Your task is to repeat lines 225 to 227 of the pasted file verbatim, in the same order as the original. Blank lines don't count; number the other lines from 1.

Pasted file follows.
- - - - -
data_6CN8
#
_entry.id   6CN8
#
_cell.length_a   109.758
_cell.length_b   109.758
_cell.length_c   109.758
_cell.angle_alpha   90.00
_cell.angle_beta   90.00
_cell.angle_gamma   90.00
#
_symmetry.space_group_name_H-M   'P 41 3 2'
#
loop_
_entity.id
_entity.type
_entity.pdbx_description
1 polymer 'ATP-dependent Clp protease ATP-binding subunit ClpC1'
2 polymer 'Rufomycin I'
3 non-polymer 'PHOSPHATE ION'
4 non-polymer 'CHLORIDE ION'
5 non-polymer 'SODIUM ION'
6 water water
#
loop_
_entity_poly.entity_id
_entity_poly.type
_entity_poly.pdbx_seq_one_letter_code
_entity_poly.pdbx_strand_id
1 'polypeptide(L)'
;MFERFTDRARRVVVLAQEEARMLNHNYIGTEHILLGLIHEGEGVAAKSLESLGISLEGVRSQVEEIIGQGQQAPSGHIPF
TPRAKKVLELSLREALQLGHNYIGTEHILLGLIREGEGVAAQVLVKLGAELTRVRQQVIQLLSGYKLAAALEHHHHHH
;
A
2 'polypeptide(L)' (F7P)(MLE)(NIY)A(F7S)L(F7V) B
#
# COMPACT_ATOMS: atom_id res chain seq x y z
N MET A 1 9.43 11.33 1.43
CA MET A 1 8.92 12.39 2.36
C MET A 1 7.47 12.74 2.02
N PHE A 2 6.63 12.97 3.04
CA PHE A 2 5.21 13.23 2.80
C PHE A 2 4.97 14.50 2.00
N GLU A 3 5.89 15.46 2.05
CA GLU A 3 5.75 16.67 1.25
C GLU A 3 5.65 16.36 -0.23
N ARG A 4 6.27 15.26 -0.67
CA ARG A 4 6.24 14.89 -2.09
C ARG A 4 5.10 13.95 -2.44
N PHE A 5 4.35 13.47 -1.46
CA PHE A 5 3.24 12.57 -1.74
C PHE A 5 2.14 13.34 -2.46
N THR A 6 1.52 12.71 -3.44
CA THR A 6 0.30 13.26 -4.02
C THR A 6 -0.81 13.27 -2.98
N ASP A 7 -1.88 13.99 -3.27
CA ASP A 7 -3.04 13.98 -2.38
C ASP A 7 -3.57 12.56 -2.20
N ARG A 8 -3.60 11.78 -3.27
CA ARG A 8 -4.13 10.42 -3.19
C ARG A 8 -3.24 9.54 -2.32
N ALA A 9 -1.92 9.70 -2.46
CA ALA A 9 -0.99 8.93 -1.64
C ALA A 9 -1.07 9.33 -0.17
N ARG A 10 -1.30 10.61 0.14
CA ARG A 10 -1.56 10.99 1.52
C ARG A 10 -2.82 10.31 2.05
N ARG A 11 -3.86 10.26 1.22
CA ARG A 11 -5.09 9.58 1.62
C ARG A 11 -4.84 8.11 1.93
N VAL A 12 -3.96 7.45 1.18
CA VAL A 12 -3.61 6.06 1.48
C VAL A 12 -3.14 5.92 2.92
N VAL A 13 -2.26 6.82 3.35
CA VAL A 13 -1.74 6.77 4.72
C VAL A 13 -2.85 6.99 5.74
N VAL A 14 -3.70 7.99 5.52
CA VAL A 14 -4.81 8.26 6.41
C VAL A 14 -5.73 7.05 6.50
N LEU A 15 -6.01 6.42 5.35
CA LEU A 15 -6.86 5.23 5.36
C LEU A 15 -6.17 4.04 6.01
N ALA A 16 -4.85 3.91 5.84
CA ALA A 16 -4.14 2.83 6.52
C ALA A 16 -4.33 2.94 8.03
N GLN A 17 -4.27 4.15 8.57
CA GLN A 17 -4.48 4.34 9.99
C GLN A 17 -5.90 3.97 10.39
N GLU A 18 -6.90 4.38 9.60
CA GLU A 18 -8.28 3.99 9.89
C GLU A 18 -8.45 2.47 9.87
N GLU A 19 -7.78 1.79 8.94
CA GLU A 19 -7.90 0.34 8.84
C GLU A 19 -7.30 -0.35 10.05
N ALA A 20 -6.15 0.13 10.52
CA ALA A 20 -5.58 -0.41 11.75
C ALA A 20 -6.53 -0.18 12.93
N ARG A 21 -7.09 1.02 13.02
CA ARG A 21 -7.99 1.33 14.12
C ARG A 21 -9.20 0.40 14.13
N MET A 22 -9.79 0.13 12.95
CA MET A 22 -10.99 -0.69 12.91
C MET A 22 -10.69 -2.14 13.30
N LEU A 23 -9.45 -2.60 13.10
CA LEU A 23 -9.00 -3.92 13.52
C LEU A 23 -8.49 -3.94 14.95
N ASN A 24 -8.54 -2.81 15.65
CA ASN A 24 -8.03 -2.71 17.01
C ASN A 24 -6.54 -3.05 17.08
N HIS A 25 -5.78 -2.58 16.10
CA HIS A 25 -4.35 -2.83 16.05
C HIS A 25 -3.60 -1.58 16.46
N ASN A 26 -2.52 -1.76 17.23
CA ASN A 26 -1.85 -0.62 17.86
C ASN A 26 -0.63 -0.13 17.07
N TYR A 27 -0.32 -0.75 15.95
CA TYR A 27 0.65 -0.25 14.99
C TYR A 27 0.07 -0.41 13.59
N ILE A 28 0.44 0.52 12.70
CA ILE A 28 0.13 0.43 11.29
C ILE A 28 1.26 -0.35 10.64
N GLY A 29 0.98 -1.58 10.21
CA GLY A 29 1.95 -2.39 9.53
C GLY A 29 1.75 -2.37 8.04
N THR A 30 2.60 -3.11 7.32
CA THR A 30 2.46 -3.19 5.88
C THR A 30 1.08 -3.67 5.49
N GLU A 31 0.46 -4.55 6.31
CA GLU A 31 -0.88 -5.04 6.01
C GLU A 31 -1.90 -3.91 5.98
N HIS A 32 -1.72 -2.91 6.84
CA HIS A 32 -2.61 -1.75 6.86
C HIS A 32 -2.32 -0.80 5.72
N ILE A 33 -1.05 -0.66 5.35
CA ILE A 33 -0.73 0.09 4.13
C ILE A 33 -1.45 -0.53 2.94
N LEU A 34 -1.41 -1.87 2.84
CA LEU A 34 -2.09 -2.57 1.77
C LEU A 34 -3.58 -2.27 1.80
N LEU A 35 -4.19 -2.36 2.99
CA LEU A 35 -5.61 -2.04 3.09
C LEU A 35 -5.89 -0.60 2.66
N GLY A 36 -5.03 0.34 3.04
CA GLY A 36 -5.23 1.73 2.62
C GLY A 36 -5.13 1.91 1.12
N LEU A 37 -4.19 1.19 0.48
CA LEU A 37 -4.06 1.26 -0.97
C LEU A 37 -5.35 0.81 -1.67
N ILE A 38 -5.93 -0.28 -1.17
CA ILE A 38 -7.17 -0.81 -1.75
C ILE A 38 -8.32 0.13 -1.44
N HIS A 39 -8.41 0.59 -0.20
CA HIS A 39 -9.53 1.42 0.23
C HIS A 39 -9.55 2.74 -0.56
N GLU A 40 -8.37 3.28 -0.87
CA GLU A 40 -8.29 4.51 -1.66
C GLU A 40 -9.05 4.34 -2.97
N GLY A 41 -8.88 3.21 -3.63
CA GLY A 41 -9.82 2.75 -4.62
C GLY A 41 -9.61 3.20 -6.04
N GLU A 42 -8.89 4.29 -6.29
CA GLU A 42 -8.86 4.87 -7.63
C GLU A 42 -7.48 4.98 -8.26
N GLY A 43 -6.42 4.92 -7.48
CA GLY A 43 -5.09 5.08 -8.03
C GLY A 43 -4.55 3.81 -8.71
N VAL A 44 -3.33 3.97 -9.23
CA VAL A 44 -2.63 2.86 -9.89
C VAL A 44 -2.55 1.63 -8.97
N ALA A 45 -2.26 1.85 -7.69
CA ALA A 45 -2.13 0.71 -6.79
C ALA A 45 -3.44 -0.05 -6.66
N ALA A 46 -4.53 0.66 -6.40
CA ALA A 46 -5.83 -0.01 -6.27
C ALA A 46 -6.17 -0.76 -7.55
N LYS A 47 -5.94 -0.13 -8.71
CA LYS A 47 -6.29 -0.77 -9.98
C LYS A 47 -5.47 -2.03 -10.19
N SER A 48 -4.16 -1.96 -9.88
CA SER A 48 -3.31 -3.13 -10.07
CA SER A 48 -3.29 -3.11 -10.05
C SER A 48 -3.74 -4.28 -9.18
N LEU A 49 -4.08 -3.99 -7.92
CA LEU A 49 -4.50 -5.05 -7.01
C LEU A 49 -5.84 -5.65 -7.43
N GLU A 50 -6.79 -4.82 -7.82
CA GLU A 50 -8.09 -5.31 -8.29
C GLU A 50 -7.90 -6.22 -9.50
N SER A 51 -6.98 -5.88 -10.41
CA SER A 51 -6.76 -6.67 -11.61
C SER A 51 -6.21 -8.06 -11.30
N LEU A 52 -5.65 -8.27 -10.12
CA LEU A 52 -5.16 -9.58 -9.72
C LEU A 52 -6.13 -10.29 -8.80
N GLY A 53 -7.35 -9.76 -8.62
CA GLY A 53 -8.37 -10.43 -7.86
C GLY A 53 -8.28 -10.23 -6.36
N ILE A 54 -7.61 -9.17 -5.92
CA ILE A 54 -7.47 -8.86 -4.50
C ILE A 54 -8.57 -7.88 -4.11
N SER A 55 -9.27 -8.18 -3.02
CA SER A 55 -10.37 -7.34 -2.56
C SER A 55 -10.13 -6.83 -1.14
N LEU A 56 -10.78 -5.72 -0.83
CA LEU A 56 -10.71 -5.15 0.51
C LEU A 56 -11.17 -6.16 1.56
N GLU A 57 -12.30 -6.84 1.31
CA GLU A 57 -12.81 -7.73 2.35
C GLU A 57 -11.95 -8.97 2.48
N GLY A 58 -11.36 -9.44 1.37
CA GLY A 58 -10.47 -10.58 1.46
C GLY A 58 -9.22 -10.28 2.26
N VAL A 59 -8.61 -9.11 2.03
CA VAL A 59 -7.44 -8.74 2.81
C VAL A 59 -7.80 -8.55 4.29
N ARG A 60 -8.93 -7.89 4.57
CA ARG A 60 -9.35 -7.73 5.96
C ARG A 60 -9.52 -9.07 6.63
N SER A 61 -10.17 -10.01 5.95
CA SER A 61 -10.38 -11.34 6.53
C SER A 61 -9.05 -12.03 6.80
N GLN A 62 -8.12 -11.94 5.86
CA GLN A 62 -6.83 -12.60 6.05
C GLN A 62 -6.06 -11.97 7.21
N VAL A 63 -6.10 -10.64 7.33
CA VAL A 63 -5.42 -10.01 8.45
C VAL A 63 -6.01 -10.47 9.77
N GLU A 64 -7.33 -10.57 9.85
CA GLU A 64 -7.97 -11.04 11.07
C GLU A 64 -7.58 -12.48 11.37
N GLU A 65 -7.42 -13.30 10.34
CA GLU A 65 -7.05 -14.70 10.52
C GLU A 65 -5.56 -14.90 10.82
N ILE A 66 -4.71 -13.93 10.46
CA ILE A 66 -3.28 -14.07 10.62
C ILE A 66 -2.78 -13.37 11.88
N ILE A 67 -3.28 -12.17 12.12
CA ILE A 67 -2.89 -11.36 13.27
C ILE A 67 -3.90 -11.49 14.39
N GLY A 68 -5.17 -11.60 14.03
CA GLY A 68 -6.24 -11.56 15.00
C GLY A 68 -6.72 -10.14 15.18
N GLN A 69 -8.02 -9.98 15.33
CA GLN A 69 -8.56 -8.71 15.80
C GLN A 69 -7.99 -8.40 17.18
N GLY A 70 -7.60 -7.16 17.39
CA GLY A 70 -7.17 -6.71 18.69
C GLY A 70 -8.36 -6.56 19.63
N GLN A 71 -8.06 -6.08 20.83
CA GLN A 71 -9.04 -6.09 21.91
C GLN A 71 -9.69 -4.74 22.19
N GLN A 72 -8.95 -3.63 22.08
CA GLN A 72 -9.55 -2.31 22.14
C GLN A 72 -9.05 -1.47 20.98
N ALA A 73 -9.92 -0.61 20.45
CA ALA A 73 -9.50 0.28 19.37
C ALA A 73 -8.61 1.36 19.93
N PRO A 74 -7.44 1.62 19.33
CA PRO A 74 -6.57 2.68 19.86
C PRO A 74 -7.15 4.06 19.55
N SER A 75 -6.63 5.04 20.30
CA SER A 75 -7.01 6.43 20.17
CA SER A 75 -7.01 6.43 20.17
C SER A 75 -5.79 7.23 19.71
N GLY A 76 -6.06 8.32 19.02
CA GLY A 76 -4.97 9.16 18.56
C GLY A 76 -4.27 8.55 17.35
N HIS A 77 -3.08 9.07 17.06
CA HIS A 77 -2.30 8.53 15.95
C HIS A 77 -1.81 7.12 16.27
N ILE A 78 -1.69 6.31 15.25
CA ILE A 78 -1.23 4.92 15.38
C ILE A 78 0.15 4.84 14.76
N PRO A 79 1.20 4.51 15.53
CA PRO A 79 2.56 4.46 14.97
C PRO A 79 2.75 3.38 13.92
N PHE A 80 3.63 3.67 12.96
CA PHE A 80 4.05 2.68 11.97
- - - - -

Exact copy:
N VAL A 63 -6.10 -10.64 7.33
CA VAL A 63 -5.42 -10.01 8.45
C VAL A 63 -6.01 -10.47 9.77